Reich Ministry for Church Affairs

The Reich Ministry for Church Affairs (Reichsministerium für die Kirchliche Angelegenheiten) also sometimes referred to as the Reich Ministry for Ecclesiastical Affairs, existed in Nazi Germany from 1935 until 1945 under the leadership of Hanns Kerrl and Hermann Muhs and attempted to unify the churches and align them with the goals of National Socialism.

Reich Ministry for Church Affairs
Reichsministerium für die Kirchliche Angelegenheiten
Reichsadler Deutsches Reich (1935–1945).svg
Agency overview
Formed16 July 1935 (1935-07-16)
Dissolved8 May 1945 (1945-05-08)
JurisdictionGovernment of Nazi Germany
Ministers responsible


As part of the Nazi approach to controlling all aspects of German society (Gleichschaltung) the regime's initial plan was to "coordinate" all 28 separate Protestant regional churches (Landeskirchen) into a single and unitary Reich Church (Reichskirche) under the leadership of a Reich Bishop. On 27 September 1933, the Nazis installed Ludwig Müller in this position. However, many of the German Protestant clergy supported the dissenting Confessing Church movement, formed in May 1934 under the leadership of theologian Martin Niemöller, which resisted state interference into Church affairs and affirmed that the German Church was not an "organ of the State." Müller was ultimately unsuccessful in establishing a unified Church or in completely Nazifying the Protestant congregations. Therefore, Nazi dictator Adolf Hitler determined that the government itself would have to take over the direction of this effort.[1]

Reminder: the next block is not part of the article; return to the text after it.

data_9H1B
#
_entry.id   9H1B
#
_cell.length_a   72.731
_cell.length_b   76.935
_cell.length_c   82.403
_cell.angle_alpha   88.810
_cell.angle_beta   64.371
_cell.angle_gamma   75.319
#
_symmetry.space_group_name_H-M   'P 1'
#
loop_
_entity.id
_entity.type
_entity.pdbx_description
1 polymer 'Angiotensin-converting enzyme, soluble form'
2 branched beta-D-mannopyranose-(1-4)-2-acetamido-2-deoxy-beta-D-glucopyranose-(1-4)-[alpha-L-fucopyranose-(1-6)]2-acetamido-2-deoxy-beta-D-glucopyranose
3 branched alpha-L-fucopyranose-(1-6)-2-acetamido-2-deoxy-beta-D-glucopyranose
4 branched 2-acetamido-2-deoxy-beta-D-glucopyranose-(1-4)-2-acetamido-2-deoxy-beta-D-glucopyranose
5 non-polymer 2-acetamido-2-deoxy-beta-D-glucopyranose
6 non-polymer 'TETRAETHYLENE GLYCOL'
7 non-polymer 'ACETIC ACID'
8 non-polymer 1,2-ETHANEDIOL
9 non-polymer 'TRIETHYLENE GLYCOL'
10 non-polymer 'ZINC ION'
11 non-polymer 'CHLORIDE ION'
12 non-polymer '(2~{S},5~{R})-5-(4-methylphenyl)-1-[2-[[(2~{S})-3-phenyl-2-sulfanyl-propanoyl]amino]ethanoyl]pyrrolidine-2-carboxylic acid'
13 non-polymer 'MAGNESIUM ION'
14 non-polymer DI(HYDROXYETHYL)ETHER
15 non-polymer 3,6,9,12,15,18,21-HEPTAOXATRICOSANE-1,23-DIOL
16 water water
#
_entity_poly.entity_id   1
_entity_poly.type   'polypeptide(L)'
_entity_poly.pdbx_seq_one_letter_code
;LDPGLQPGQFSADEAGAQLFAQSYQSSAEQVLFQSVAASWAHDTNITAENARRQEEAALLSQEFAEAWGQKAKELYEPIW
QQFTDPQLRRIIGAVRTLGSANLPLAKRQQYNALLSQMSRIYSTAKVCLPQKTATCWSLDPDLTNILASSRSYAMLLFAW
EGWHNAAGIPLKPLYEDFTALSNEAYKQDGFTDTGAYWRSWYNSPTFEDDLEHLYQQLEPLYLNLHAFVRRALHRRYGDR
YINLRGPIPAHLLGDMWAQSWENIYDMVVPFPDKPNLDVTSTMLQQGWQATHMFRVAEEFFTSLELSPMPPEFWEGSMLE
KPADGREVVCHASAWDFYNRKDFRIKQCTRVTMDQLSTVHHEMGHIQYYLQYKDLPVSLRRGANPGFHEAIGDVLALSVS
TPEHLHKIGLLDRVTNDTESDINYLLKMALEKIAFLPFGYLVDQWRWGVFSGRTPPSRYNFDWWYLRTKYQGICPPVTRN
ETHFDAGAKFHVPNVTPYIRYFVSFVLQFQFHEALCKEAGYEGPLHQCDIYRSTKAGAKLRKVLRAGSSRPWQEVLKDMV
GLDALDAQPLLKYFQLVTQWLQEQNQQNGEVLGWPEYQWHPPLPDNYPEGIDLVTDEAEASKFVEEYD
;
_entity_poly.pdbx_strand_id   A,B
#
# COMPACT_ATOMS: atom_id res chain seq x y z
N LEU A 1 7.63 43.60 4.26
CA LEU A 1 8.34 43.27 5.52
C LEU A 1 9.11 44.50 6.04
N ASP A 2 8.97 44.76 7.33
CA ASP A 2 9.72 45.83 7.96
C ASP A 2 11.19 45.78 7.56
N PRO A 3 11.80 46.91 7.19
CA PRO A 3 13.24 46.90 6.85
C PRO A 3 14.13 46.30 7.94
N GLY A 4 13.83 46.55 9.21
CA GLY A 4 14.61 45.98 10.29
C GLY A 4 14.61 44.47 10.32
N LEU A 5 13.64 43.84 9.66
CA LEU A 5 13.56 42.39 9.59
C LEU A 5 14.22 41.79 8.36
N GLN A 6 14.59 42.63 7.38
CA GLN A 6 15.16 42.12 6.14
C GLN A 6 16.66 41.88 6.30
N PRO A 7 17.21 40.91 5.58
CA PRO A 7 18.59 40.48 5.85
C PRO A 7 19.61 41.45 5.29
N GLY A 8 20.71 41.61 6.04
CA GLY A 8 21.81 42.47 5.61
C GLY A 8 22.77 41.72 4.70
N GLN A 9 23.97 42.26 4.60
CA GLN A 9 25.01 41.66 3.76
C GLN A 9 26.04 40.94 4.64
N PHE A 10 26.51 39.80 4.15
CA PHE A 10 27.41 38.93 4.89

The Reich Ministry of Church Affairs was established by a decree of 16 July 1936, creating for the first time in Germany an independent, centralized government ministry with responsibility for the Reich's religious life. Religious affairs had previously been handled by departments in the Reich and Prussian ministries of the Interior and Science, Education & Culture.[2] At its formation, Reichsminister without portfolio, Hanns Kerrl, was named Reichsminister of the newly established cabinet department. Hermann Muhs, was appointed his permanent deputy on 19 November, and on 19 April 1937 was named State Secretary.[3]

History and Actions of the MinistryEdit

At first, the moderate and cautious Kerrl had some success by marginalizing the abrasive and ineffective Reich Bishop Müller and by setting up a Church Committee on 3 October 1935 under the leadership of respected theologian Wilhelm Zoellner [de] to attempt to work out a settlement among the opposing groups.[4]